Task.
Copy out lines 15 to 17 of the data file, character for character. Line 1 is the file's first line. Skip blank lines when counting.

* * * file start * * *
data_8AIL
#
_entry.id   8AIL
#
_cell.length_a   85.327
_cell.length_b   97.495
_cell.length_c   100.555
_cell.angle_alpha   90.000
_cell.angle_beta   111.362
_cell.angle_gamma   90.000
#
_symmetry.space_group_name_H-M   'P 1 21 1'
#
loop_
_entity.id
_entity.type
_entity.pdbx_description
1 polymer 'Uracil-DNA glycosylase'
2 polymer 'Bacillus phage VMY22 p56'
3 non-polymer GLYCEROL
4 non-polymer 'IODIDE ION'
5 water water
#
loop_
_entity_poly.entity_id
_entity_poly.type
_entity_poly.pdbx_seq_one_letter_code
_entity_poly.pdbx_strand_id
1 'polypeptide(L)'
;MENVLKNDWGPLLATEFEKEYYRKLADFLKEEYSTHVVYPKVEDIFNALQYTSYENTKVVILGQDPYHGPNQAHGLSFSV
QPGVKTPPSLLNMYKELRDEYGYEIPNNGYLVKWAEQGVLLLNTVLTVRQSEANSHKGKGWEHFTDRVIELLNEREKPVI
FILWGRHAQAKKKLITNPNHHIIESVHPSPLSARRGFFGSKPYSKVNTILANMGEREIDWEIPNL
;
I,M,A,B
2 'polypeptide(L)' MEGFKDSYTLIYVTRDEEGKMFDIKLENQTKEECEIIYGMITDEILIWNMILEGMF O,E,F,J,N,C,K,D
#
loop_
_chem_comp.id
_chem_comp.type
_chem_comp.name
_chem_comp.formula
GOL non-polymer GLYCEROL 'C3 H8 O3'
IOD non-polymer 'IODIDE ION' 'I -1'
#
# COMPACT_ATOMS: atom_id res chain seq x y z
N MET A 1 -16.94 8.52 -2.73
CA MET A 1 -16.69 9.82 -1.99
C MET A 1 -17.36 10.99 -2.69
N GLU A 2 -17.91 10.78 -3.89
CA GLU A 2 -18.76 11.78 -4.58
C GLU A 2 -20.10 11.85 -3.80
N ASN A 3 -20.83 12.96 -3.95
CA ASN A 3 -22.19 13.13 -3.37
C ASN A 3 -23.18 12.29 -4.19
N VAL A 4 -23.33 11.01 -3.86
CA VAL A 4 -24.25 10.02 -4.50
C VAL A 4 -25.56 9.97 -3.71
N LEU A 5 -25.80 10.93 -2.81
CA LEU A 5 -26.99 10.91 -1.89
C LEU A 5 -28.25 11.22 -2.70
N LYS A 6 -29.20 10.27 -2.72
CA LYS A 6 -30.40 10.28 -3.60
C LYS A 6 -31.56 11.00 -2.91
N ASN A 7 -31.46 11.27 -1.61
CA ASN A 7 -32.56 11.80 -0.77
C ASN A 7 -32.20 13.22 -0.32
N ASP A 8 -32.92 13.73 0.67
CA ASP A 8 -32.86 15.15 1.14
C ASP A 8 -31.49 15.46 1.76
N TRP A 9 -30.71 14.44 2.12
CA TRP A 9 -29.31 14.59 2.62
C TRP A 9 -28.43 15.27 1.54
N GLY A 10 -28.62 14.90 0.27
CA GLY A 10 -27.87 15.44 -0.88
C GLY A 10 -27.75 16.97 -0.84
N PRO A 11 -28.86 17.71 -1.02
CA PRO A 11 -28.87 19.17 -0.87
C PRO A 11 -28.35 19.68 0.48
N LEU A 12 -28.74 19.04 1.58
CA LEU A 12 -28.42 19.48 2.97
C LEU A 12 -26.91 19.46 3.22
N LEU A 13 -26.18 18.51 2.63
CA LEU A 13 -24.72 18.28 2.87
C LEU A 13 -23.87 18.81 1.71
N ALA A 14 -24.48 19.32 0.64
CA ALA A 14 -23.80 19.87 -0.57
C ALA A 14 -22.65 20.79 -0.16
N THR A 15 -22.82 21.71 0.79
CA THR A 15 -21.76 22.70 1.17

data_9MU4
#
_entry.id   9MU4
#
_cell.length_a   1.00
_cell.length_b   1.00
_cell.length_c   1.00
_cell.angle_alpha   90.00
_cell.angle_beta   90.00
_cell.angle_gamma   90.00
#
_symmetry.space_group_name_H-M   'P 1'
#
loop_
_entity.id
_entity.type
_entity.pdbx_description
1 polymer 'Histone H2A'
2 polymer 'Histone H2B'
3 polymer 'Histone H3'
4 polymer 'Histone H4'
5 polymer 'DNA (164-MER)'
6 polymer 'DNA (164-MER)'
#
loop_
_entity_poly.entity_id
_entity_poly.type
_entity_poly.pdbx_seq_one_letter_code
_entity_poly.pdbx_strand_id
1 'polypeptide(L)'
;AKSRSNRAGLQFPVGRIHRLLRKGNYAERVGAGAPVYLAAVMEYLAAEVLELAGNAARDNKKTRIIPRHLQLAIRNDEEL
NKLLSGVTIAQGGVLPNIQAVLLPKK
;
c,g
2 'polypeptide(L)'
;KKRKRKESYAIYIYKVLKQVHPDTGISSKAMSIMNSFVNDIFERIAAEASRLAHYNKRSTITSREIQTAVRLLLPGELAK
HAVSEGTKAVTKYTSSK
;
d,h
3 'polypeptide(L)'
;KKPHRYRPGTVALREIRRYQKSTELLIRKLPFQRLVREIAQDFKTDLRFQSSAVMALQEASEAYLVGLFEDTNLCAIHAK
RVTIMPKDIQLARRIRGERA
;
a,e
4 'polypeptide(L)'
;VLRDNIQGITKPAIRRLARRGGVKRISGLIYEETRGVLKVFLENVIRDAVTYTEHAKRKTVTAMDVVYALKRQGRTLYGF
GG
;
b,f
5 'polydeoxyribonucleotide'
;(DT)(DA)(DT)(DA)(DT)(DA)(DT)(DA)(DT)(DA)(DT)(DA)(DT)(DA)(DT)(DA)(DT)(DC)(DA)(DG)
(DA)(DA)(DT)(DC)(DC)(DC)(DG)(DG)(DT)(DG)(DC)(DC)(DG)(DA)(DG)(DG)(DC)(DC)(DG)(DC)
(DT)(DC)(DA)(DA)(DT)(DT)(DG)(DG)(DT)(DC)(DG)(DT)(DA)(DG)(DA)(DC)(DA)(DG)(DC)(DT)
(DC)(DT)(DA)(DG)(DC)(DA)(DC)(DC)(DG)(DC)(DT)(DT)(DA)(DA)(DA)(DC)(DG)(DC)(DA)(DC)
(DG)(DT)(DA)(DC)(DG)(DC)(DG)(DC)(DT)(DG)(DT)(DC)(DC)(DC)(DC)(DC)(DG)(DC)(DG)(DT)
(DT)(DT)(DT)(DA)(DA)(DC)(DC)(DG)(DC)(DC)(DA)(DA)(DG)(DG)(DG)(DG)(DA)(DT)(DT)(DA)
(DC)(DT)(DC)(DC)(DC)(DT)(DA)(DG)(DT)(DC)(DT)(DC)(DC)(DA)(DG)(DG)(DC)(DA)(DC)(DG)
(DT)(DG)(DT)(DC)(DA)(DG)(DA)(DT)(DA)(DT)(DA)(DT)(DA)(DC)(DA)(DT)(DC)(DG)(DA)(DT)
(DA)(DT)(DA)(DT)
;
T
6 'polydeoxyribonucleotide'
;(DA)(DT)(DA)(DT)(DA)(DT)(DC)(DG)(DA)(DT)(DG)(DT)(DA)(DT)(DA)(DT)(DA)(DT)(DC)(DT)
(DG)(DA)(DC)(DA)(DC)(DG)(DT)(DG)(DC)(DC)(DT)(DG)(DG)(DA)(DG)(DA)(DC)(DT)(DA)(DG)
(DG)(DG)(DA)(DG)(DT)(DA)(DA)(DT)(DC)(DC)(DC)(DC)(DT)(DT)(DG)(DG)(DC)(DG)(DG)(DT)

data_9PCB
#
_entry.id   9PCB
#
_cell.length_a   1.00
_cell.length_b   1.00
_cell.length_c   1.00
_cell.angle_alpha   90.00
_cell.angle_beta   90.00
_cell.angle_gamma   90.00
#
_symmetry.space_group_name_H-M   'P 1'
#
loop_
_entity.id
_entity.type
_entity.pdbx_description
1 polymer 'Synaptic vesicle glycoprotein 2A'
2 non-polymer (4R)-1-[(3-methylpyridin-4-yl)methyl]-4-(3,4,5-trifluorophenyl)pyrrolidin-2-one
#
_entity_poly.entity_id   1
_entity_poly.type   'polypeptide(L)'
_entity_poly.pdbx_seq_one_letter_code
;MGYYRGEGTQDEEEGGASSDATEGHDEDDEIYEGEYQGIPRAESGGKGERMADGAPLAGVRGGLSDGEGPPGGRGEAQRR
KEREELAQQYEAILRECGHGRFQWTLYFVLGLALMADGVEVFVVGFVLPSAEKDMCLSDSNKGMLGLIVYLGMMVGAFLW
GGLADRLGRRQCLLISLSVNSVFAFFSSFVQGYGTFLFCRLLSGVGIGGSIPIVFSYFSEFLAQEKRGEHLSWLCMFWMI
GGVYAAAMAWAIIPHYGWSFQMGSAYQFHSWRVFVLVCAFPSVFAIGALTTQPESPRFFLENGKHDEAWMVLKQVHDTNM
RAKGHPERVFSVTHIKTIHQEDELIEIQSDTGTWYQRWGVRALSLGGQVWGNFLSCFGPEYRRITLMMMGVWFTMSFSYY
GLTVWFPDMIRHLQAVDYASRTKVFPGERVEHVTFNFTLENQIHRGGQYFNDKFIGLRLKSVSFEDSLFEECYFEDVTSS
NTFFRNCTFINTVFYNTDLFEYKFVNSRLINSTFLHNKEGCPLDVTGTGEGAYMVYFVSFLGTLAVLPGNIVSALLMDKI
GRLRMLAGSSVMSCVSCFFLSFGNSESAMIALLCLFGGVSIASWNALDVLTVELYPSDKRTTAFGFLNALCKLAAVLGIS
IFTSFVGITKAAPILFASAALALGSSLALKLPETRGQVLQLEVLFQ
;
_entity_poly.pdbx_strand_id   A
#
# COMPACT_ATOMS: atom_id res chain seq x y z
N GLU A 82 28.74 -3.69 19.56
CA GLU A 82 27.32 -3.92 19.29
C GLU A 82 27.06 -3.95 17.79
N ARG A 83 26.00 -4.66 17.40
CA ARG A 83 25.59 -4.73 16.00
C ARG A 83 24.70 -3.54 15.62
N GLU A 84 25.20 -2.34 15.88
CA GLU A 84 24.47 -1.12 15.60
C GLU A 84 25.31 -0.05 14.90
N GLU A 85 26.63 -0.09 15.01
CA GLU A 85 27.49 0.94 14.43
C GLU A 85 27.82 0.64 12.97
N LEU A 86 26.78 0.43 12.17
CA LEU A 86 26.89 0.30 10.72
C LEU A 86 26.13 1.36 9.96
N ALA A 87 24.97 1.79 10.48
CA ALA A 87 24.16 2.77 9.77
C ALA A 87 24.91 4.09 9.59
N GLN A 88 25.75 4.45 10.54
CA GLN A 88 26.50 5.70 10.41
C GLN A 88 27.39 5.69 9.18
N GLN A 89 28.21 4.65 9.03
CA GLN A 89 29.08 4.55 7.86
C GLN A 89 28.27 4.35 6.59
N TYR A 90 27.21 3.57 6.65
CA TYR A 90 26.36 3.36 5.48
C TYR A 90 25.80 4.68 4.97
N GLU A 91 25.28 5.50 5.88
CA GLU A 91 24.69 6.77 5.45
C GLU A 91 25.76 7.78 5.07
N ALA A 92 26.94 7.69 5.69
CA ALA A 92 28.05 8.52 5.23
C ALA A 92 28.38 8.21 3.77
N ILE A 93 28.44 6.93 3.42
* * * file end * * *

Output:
_entity.id
_entity.type
_entity.pdbx_description